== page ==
Tortie – Painting Completed

My commissioned tortoise painting is now finally complete and just awaiting the final sealing and varnishing coats.

tortie
large 

“Tortie” – acrylic on box canvas 60cm x 60cm. 2009.

tortie - from below

tortie - from side
 
tortie - indication of scale

 

This last photo is a composite I use to indicate the scale of each painting.

The photos don’t quite capture the depth and brightness of the background but it’s as close as I can get to showing you on screen.

For those following the stages of this work in progress (WIP) this is what the painting looked like when I last blogged:

tortie WIP 21

I added the final touches to finishing the face and a couple of highlights were added:

tortie WIP 22

These photos miss some of the more subtle colouring on the face unfortunately.

Using my easel in it’s horizontal position, like a workbench, to add some of the lines back in:

tortie on easel - horizontal

Then finished off and added that elusive eyebrow to complete the painting:

tortie WIP 22 - finished painting

You can see a slideshow of all the stages or here is a video I’ve added to YouTube (although the upload has degraded the quality of the images somewhat):

So now it’s on to the isolation coats to help seal the painting and then a few coats of varnish to help protect it before he’s ready to go to his new home.

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Posted in Acrylics, Acyrlic, Art, Artist, Painting, Paintings, WIP
16 comments on “Tortie – Painting Completed
  1. ashysheela says:

    He is just fabulous and it has been so interesting to see him evolve! I hope he is happy and brings much happiness in his new abode 🙂

  2. Nick B says:

    Fantastic work Rachel!

  3. ninacolors says:

    Beautiful colors – richness and depth! And terrific composition. I like him:-)

  4. Thank you Ashy, Nick and Nina 🙂

  5. Huzzah, Huzzah and triple Huzzah – I am glad you brought the work home to completion, and I like the colours. I think like writing, painting must be about stretching to do something just a little bit out of reach, in order to challenge yourself. Does that make sense, I don’t want to sound like some Oxford stuffy shirt, I mean, we take on challenges because they are challenges, not the same old. You did it! Congrats.

    And how do you plan to celebrate (I am all for streaking, whether it be during a cricket match or just around the house – very liberating after a long project!)

  6. Seahorse says:

    He’s very good isn’t he? I hope you’re pleased with him – I would be. Have you posted on how you go about completing a work? Does it take ages? And what do you do to ease the wear and tear on the creaking bones? Very interested to hear.

    • I haven’t really blogged about how I physically work and how M.E. effects the process. I must try and put something together! I’ve been asked by 3 people now 🙂

      This particular painting is much larger (3 times the size) than the canvases I have been doing so it was a much bigger physical challenge. The actual painting part took place over 6 weeks with all my arty energy focused on that alone. But mainly in afternoon sessions spread through that time.

      I paint sitting down and have found ways to paint sitting on the sofa. My easel has wheels which helps a lot! And I can position it so it hovers over my lap at around 45 degrees. But it was still tricky. Within that 6 weeks there were a couple of weeks I didn’t manage to do any work on it at all and other weeks I needed 2-3 day breaks after sessions. I am still learning to pace the creative process!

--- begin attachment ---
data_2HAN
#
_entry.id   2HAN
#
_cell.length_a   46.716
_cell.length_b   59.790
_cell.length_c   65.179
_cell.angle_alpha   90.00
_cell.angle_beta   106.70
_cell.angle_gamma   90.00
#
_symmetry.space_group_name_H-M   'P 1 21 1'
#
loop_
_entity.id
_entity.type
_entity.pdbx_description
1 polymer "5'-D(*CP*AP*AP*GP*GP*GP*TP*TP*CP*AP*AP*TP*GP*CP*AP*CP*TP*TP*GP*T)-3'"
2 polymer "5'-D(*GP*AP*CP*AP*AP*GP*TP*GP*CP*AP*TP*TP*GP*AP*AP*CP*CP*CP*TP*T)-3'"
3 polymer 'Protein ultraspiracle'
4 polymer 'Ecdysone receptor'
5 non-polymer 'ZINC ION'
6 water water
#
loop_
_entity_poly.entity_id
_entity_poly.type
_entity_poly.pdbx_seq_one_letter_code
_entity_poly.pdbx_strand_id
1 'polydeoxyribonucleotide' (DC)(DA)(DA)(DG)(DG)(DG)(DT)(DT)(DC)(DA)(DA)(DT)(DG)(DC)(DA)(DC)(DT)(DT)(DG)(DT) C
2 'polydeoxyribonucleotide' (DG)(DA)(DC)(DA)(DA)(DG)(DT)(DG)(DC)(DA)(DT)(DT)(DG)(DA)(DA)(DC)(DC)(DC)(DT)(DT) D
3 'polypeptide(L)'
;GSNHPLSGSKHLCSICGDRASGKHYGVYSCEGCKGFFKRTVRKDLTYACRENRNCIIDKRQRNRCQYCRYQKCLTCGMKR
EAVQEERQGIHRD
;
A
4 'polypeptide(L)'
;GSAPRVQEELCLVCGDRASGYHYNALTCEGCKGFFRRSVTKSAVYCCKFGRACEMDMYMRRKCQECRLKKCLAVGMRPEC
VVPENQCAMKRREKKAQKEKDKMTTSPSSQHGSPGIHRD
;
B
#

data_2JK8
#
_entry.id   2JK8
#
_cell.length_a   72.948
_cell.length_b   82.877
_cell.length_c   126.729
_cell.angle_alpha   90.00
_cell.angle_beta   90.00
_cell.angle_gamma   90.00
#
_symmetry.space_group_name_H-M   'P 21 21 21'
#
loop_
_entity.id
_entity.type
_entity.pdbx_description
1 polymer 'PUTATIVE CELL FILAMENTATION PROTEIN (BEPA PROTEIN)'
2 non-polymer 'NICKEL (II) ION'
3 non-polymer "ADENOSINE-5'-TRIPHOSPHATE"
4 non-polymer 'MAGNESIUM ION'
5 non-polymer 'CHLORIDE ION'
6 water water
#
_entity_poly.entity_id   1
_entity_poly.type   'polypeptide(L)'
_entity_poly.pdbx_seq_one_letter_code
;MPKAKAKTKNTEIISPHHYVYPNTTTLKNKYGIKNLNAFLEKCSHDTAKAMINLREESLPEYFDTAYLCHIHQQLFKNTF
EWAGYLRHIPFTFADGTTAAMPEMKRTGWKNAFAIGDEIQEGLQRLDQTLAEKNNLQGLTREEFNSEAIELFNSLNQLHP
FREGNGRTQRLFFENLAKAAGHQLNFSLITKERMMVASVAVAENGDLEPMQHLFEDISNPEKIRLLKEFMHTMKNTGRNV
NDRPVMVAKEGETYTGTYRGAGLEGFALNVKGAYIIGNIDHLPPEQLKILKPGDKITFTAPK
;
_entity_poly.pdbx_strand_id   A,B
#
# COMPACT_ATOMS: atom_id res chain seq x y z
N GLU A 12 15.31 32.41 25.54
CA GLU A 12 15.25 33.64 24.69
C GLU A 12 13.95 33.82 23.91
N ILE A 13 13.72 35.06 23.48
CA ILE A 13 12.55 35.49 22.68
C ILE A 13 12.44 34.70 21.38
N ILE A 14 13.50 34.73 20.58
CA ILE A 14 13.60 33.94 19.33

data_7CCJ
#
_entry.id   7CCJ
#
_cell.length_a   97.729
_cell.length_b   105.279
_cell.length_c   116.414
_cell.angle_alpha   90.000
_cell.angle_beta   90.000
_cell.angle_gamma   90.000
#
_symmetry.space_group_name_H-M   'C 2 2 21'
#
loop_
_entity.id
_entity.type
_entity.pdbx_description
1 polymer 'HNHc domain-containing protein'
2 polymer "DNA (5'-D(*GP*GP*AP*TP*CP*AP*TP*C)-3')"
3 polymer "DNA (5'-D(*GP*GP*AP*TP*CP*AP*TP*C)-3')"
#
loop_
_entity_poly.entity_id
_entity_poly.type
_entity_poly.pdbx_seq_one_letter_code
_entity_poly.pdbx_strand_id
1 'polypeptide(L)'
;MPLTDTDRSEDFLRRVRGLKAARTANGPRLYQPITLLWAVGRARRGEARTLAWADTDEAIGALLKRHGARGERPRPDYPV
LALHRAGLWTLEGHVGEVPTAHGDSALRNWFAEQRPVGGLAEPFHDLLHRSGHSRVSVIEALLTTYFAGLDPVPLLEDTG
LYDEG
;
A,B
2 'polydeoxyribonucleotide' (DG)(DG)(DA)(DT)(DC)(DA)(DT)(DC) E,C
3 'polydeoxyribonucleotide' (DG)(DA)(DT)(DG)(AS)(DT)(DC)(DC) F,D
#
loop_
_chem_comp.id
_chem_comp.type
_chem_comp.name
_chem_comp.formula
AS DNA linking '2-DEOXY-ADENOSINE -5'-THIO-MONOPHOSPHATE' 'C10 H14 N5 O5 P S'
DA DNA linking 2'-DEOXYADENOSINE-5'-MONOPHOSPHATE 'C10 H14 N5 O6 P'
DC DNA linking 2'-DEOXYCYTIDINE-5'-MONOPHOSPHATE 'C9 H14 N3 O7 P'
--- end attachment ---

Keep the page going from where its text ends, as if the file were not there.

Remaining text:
7. Paul Groves says:

    Elizabeth is right – I think you should celebrate completion by steaking too 🙂

  8. ashysheela says:

    people usually RUN while streaking though don’t they? this is maybe a combo of not getting arrested and people not seeing as much (as it is all a blur)… I think you should factor in speed in your decision-maiking that’s all, don’t want to put you off or anything!!!!!!!!!!

  9. swatch says:

    I love tortoises – they have such intent – which you have captured in the expression. I love the way the shell glows.

  10. Actually I’ve found that going at a very sedate walking pace or leaning on something to be good streaking speed; people have such a hard time believing you ARE streaking they go brit and ignore you. Of course, for me, this is about 10 seconds long which is the accompanied by being wrestled to the ground or picked up by significant other with the hissed, “GET BACK in the HOUSE!” – so I am not sure if your S.O. is NOT prepared to rescue you from yourself, whether you need to find some sort of backup – however, streaking INSIDE the house is not only safe but fun and generally gets S.O. approval. Just a thought. Always could make Turtle junior on your body before said streaking!

  11. Paul Groves says:

    Running, walking, standing still, inside, outside – its all good for me. Frankly it is all “stuff” when compared to the streak itself.
    Rest assured, MsCreative, I’ll be there to fully support you in whatever you decide to do.

  12. What do you call streaking when one is sitting still? Can you streak in a wheelchair?

    I’m thinking streaking all of a sudden sounds a complicated way to celeberate.

  13. Seahorse says:

    It’s far too cold for streaking.

    Thought I’d pop by again (getting around blogs a bit more of late) and say hi. Thanks for answering my question – I’m humming and hahing over how to be more productive creatively. So far it’s happening in bursts which is not how I want it.

  14. Mikki says:

    Streak in the shower. That’s my advice.

  15. […] weekend I’m delivering the tortoise painting “Tortie” to his new home.  It’s lovely to be able to hand over a painting personally.  […]

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RachelCreative

Rachel Groves, Artist
Lichfield, Staffordshire, UK

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